Competition enforcement – a sector approach

23 April 2020

The Competition and Market Authority’s annual report on concurrency, published on 15 April, assesses the effectiveness of the arrangements in place between regulators in terms of competition enforcement, covering the period 1 April 2019 to 31 March 2020. A key part of the competition landscape, these arrangements are designed to play an important role in enhancing competition and making markets work more effectively in the regulated sectors.
 

The concurrency regime

The report recalls that under the Enterprise and Regulatory Reform Act 2013 (ERRA), both the Competition and Markets Authority (CMA) and the relevant sector regulators have concurrent powers to apply competition law. This covers regulators such as the Financial Conduct Authority (FCA), Gas and Electricity Markets Authority (Ofgem), Payment Systems Regulator (PSR) and Water Services Regulation Authority (Ofwat).

Since April 2014 regulators can, in the sectors for which they are responsible:

(a)  Apply the UK and EU law prohibitions (applying during the Brexit transition period) on undertakings engaging in anticompetitive agreements or on the abuse of a dominant market position; and,

(b)  Conduct market studies and, if appropriate, make a market investigation reference under which the CMA conducts an in-depth investigation into whether any feature, or combination of features, of a market in the UK for goods or services prevents, restricts, or distorts competition.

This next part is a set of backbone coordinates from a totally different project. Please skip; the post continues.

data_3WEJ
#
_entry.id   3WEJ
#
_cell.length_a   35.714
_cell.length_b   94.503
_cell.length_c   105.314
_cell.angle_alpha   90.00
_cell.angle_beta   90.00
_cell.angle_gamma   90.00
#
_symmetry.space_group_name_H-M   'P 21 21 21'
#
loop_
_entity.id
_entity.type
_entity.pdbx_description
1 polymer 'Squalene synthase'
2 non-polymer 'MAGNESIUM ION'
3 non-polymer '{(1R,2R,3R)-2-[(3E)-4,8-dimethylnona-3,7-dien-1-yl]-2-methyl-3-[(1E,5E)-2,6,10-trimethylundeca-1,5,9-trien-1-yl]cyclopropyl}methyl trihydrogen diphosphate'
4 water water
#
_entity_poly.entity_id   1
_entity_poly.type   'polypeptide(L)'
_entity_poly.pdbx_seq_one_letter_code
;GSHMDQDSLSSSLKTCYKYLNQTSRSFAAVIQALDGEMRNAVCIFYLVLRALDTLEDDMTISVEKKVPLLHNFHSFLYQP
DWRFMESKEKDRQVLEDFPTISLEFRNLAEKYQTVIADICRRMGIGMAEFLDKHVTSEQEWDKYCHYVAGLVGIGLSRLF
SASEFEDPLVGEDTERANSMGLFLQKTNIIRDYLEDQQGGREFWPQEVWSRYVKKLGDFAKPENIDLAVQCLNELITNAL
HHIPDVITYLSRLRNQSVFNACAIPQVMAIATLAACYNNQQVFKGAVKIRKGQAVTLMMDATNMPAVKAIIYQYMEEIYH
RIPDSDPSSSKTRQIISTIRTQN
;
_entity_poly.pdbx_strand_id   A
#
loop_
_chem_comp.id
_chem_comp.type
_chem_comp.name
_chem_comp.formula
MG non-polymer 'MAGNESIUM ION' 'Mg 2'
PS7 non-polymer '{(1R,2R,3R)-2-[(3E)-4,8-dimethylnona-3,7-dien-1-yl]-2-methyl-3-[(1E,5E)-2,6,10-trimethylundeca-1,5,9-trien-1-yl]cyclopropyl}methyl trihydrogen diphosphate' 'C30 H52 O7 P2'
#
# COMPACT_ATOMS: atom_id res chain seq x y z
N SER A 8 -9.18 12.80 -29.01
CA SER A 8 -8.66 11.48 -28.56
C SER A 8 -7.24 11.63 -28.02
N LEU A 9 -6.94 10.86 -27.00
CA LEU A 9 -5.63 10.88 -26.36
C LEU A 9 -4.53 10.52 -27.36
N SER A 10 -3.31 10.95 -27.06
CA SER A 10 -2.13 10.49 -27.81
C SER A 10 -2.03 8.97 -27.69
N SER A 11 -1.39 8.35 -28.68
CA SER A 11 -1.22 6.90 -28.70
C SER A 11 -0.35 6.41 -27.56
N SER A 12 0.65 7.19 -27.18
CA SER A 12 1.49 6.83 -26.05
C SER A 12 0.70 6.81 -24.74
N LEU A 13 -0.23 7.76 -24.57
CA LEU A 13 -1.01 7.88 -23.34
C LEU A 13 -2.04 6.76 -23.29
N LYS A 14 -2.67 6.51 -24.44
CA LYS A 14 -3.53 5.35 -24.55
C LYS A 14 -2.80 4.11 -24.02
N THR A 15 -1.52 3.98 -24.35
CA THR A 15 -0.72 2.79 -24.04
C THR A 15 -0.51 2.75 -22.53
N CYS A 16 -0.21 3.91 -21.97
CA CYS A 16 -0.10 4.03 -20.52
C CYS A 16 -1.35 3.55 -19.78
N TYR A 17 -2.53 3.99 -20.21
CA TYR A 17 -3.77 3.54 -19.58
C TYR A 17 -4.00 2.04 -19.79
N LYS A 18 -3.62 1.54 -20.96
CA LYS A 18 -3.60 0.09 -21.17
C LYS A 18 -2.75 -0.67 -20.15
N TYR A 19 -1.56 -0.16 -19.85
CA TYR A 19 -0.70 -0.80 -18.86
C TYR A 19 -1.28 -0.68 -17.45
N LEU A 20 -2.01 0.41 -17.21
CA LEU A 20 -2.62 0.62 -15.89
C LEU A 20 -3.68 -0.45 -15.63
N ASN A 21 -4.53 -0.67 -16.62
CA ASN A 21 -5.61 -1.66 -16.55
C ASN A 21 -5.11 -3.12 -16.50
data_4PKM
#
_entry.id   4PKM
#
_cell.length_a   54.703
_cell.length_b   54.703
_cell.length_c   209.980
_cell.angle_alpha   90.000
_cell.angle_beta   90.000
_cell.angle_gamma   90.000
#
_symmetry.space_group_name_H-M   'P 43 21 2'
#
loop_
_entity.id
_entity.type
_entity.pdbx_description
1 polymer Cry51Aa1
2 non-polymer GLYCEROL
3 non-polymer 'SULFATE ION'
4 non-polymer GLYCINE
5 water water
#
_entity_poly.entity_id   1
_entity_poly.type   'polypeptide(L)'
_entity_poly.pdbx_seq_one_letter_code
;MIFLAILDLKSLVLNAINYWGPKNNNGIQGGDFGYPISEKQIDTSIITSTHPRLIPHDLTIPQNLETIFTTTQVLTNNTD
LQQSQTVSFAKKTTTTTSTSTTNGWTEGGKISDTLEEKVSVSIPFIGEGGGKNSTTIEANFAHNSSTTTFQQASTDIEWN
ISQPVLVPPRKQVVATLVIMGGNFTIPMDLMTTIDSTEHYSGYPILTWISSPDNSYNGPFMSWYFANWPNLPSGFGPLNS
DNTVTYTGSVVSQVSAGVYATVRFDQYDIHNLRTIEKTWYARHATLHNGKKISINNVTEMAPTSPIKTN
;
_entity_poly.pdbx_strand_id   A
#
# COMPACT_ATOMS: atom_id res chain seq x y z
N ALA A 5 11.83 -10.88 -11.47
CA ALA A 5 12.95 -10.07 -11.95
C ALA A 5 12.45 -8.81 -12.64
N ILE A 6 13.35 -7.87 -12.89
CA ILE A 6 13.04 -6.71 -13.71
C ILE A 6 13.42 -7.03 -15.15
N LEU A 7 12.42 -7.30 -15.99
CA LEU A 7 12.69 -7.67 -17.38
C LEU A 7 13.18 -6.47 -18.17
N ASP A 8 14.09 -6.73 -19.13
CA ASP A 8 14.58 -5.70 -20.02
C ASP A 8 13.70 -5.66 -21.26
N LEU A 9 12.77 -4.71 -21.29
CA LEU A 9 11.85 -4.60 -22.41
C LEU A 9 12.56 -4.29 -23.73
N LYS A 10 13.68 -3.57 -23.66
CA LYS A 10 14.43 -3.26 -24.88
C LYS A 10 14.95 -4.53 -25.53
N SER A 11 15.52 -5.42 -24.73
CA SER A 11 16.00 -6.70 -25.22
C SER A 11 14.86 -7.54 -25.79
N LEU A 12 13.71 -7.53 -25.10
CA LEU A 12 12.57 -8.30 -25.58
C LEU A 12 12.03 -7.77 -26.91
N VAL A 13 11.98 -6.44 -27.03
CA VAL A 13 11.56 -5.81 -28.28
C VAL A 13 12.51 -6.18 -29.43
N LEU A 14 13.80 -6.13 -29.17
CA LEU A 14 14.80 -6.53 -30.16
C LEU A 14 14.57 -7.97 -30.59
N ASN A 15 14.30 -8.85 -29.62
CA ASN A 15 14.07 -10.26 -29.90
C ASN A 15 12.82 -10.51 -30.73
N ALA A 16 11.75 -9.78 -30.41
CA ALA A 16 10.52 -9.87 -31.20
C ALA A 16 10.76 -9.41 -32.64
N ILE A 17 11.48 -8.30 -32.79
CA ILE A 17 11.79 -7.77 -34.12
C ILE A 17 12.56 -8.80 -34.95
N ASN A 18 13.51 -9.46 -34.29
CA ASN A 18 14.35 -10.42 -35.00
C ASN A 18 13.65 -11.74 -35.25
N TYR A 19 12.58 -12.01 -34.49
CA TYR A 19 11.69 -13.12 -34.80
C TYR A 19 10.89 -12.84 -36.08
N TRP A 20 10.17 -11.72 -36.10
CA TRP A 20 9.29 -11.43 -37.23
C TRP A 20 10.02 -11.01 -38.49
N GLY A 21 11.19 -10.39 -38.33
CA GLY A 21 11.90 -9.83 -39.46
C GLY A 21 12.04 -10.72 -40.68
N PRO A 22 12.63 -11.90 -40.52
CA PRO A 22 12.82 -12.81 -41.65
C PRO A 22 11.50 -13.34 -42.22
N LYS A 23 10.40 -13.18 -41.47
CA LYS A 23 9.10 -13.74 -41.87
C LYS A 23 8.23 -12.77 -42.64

Continued progress

The conclusion is that overall there has been “continued progress in competition enforcement”. We are told that in addition to a number of new cases having been launched, good progress has been made on case delivery. A detailed table of actions is included.

Whilst the report highlights the concerns expressed by the Department for Business, Energy and Industrial Strategy (BEIS) over the number of enforcement cases and decisions reached (see below), and the impact on deterrence that this might have, it also refers to the CMA’s engagement with the regulators on the suggested proposals for reform.

Competition co-operation

The report outlines the markets work carried out both by the CMA and sector regulators and their continued co-operation concerning the competition and regulatory tools available.

The UK’s exit from the EU will have a significant impact on the UK’s state aid and competition regime - see our related blog: Brexit, the CMA and competition enforcement, and with that in mind the report confirms that the CMA and the sector regulators are working together on Brexit - both as concerns technical expertise and advice on mergers involving companies in the sectors they regulate.

Positive statements are made about information sharing and the conclusion of Memoranda of Understanding between regulators – see our related blog: Co-operation in competition – will we see more from the CMA?

Impact of COVID-19

The report recognises that the end of the reporting period brought challenges in responding to the coronavirus pandemic. Whilst the CMA’s responses are not addressed, it acknowledges that the pandemic will “challenge the way regulators work and the prioritisation choices that they make at the end of this reporting period, and potentially deep into the next”.

On 20 March 2020 the CMA launched its COVID-19 taskforce with an aim to tackle negative impacts within its remit. Amongst other things the taskforce will scrutinise market developments, issue warnings to those firms suspected of exploiting the challenges, take enforcement action where there is evidence of competition law breaches, and advise on emergency legislation, policy and any further legislative measures. Although it is early days for the taskforce and the full impact remains to be seen, at the time of its launch Andrea Coscelli, the CMA’s Chief Executive, said “our taskforce is monitoring market developments to enable us to intervene as quickly as possible,” referencing the range of options at its disposal.